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The Silence (Carcanet, 2019) includes a long poem about Jean Sibelius.

John has also been collaborating with the musician and scholar Philip Lancaster ( for his tree-themed composition inspired by the work of Housman and Gurney, which will be premiered by Toby Spence and Michael Trainor at the Ludlow Song Weekend on April 3rd 2020:

There have been ongoing collaborations with Cecilia McDowall ( as part of Roderick Williams’s exploration of the song-cycles of Schubert. Williams recently performed some of these settings in Birmingham and Dulwich, and there will be a further performance in Edinburgh on July 25th 2020. John has also provided texts fore a new composition by Roderick Williams to be premiered by the Waynflete Singers in Winchester on March 28th:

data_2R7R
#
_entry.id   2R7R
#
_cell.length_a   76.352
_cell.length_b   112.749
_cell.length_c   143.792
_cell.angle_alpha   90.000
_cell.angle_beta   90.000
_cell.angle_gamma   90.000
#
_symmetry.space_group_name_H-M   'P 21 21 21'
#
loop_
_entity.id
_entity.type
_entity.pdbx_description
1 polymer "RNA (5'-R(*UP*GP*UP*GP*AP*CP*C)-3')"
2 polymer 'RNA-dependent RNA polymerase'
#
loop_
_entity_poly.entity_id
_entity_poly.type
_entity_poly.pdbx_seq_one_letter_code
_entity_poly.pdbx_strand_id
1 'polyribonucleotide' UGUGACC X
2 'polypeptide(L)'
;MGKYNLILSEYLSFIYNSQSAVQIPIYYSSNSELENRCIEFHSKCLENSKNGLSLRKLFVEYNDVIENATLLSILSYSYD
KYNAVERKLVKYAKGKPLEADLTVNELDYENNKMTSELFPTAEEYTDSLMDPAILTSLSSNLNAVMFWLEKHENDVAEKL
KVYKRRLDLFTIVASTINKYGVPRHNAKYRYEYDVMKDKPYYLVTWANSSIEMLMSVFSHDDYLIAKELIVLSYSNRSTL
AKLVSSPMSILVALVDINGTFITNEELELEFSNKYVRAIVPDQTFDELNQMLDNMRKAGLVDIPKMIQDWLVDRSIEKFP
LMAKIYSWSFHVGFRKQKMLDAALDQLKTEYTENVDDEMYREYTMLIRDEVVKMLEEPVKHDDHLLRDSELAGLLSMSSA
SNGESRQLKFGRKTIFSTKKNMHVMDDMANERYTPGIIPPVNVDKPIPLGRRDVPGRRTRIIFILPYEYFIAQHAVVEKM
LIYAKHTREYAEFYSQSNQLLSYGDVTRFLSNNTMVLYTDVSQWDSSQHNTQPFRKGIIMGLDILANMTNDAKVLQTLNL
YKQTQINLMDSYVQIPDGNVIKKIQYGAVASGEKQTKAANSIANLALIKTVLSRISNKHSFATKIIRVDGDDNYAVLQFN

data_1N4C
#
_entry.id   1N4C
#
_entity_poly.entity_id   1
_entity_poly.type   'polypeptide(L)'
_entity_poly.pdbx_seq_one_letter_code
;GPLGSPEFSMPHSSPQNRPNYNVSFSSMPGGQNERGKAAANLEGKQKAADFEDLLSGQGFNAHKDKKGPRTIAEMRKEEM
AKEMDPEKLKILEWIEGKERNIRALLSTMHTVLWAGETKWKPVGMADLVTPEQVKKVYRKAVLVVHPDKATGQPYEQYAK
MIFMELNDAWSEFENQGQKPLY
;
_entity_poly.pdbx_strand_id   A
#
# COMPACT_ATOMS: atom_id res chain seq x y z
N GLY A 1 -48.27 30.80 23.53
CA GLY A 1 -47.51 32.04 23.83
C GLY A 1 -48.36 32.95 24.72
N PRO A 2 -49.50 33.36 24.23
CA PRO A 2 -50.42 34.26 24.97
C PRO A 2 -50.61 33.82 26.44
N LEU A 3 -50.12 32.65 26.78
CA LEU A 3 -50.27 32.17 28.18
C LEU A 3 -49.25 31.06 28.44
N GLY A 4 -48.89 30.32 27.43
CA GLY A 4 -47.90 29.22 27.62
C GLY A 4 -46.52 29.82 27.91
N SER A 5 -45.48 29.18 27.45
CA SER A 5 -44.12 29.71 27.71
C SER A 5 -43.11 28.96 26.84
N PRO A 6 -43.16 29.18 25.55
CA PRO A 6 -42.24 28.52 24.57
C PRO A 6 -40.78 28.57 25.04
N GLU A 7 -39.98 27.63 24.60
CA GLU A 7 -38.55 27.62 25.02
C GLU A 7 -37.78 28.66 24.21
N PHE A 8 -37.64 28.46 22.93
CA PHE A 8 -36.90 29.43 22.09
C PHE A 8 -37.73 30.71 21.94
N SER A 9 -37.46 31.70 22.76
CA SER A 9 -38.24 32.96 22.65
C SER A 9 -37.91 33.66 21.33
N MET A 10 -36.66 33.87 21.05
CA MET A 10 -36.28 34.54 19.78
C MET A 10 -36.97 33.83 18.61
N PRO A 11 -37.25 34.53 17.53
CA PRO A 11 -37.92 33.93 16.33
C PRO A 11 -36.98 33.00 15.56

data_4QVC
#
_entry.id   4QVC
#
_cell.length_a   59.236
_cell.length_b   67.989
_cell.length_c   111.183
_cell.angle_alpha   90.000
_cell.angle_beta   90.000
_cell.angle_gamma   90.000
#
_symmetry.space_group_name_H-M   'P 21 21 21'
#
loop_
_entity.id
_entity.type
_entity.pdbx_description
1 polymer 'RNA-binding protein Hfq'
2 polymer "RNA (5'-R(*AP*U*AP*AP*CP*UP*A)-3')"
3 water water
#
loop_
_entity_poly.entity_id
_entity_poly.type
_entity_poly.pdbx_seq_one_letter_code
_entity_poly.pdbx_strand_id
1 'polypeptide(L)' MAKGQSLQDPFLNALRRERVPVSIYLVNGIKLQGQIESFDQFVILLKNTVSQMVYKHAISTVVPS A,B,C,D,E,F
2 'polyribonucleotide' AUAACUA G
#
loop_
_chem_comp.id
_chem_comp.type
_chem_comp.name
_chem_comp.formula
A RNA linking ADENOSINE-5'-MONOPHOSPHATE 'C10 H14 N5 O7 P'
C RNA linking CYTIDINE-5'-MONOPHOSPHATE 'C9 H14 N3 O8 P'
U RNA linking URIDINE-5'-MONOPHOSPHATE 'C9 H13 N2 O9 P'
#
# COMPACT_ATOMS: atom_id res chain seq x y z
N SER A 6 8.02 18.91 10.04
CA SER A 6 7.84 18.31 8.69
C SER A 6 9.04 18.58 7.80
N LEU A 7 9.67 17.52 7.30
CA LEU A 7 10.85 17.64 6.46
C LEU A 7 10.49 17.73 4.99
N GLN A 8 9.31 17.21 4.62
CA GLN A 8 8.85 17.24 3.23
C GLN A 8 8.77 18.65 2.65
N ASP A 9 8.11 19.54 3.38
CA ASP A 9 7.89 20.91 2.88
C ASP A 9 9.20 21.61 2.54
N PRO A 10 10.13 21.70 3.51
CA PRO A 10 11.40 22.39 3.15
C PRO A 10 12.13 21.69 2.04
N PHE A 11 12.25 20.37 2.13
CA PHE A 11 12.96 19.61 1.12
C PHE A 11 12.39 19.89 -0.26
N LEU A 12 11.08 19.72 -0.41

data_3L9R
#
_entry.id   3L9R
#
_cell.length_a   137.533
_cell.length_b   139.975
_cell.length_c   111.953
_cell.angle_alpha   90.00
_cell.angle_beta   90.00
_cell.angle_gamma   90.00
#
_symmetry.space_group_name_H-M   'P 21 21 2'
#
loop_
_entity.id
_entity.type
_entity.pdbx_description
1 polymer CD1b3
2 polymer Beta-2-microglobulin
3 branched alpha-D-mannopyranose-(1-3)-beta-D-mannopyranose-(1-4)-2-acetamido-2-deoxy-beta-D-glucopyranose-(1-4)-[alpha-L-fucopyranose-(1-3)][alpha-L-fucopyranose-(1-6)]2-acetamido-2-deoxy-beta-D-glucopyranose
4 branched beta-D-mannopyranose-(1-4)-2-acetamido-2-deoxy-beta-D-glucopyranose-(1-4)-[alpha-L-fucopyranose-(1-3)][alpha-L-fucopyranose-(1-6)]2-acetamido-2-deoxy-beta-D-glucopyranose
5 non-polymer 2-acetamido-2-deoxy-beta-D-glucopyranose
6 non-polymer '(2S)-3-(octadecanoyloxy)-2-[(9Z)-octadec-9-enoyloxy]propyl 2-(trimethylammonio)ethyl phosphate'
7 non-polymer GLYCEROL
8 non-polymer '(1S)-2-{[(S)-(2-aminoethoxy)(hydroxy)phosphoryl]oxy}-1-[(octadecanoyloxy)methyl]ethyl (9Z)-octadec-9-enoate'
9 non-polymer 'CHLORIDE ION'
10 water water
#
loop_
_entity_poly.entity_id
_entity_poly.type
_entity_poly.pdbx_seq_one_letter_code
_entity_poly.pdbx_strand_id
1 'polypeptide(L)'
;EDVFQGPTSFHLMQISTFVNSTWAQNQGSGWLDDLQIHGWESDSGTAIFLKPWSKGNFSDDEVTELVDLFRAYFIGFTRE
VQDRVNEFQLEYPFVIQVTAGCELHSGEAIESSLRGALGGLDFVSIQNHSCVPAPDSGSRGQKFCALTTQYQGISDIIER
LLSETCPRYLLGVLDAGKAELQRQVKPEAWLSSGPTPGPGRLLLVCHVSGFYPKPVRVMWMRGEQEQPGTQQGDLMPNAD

John’s cycle of poems, Falls, commissioned by the widely acclaimed Dunedin Consort ( for Morrison’s engineering, was set to music by Paul Mottram and given its first performance in the Wigmore Hall in June 2000.  It has subsequently toured in Scotland and Canada. In her review of the concert for Edinburgh Evening News Susan Nickalls wrote:

"At the heart of the Dunedin Consort’s American journey is ‘Falls’, a new commission by Paul Mottram to poems by John Greening. The falls in question are not just any old stream of water, but the mighty Niagara itself.  However, here they bear silent witness to the weird and wonderful antics by people who became famous through their association with the Falls.These include diver Sam Patch who drowned, the tightrope walker Blondin and Annie Edson Taylor who went over the Falls in a barrel declaring with hindsight: ‘Nobody ought ever to do that again. Mottram’s inspired settings bring out the element of ridiculousness in each of these bizarre stories without losing sight of the basic human desire to confront and conquer nature…."

Falls was revived and performed by the National Youth Choir of Great Britain at Snape Maltings in summer 2015.